Senator Scott Brown, after insisting for days that he was eager for a final face-off with Elizabeth Warren, said on Tuesday that he did not believe another debate was necessary and that he would not be able to reschedule the one that was canceled because of the storm.
“With only days remaining in the campaign, and with a long-planned bus tour kicking off Thursday through Election Day that will take Scott Brown to every corner of the Commonwealth, our calendar simply cannot accommodate a rescheduling of this fourth debate and the planning and preparation that would go into it,” read a statement from campaign manager Jim Barnett sent late Tuesday.
The consortium hosting the debate, which includes the Globe, said it had offered multiple options to both campaigns.
“This is very disappointing for all the citizens who will not have an opportunity to hear directly from the candidates a week before this important election,” said WGBH executive producer Linda Polach, who has been coordinating the effort for the consortium.
The debate was to be moderated by CNN reporter John King and broadcast on a number of local television and radio stations. It was to be the fourth and final debate, and the first since an Oct. 10 forum in Springfield that was not widely seen in greater Boston.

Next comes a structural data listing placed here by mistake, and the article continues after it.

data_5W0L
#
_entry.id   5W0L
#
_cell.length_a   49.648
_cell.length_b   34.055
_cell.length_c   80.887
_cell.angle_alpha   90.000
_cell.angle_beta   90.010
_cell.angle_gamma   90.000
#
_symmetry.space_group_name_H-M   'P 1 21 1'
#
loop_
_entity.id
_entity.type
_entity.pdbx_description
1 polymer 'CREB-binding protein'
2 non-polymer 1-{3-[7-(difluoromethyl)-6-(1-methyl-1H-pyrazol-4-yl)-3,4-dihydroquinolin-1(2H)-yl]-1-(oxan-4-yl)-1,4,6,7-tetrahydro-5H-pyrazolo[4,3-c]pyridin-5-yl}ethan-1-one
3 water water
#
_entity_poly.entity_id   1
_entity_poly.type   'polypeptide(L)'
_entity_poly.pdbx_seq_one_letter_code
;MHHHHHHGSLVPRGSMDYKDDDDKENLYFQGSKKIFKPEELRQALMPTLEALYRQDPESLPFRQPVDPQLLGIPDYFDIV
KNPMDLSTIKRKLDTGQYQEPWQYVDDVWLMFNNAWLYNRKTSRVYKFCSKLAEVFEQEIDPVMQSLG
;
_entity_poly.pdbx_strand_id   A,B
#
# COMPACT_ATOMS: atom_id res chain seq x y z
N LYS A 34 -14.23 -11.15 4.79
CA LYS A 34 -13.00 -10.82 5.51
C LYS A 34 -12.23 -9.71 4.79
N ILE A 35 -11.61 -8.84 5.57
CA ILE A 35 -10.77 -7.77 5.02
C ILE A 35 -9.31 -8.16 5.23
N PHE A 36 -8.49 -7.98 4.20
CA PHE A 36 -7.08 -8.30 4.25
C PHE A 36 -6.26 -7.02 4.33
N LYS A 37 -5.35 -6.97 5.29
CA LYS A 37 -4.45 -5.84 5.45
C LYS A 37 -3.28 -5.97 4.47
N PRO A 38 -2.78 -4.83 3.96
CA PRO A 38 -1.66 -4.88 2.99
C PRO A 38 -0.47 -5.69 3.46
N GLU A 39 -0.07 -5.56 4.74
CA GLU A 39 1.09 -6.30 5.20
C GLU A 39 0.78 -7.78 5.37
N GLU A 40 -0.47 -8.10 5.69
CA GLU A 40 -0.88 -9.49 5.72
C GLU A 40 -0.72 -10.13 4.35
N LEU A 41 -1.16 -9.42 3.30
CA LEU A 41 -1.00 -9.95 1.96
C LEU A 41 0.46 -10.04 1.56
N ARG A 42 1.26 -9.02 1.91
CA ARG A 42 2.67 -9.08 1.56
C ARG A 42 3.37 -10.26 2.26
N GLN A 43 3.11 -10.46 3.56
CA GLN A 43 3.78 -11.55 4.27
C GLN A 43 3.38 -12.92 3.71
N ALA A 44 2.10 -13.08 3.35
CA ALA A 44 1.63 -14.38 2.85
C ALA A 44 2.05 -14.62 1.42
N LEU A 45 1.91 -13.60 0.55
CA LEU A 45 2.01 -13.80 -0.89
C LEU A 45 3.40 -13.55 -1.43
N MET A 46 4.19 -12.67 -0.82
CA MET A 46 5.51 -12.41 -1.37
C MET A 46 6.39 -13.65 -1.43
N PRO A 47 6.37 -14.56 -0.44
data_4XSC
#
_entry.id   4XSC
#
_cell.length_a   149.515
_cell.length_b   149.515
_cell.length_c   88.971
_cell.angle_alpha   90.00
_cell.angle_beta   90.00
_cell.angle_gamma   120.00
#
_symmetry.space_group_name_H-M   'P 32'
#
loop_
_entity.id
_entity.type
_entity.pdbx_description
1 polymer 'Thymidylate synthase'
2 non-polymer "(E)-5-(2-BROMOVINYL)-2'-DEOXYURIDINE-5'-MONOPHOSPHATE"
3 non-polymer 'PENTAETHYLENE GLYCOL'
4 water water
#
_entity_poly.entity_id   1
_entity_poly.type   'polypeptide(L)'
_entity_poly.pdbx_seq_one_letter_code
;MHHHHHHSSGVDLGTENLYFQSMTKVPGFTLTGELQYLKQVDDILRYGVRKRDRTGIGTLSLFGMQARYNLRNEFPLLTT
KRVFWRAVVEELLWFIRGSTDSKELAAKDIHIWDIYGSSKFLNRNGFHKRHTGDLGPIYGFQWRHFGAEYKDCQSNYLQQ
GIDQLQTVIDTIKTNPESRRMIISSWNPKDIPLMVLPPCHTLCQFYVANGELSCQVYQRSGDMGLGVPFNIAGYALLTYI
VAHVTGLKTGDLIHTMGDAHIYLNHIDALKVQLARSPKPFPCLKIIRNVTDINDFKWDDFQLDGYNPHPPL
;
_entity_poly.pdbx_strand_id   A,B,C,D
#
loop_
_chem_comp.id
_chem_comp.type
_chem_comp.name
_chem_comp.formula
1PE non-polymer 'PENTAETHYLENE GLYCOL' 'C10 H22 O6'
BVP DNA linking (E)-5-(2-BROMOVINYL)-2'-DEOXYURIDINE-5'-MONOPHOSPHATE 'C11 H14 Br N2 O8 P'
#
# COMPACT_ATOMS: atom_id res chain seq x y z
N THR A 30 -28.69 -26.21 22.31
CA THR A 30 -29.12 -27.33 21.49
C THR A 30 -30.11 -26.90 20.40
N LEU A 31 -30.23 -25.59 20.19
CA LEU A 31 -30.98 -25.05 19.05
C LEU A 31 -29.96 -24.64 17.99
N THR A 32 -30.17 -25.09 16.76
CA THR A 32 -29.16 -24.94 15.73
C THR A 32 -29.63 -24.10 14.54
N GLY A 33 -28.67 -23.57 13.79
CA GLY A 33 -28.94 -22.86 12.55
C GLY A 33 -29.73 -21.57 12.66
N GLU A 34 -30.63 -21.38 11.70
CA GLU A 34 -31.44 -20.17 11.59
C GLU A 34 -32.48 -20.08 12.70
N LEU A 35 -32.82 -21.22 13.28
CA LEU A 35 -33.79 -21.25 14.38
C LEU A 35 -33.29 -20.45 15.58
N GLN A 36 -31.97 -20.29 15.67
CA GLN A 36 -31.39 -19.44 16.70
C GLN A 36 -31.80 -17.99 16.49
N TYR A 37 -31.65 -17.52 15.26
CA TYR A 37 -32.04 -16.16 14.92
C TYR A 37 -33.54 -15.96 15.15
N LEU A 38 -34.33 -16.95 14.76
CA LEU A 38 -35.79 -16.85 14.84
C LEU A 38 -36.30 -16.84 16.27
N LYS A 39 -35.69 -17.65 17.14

Earlier Warren said in a statement from campaign manager Mindy Myers that she would like to participate on Thursday, the alternate time proposed by the consortium. During a visit to Westport, she declined to say whether she thought Brown was using the storm to duck a final encounter.
“My view is that the people of Massachusetts have a right to hear from the two candidates for this important Senate race, a right to hear from us face to face,” Warren said. “We’ve had three debates but everyone was counting on one more before the election. I think it’s important for the people of Massachusetts to hear directly from the candidates.”Noah Bierman can be reached at firstname.lastname@example.org. Follow him on Twitter @noahbierman.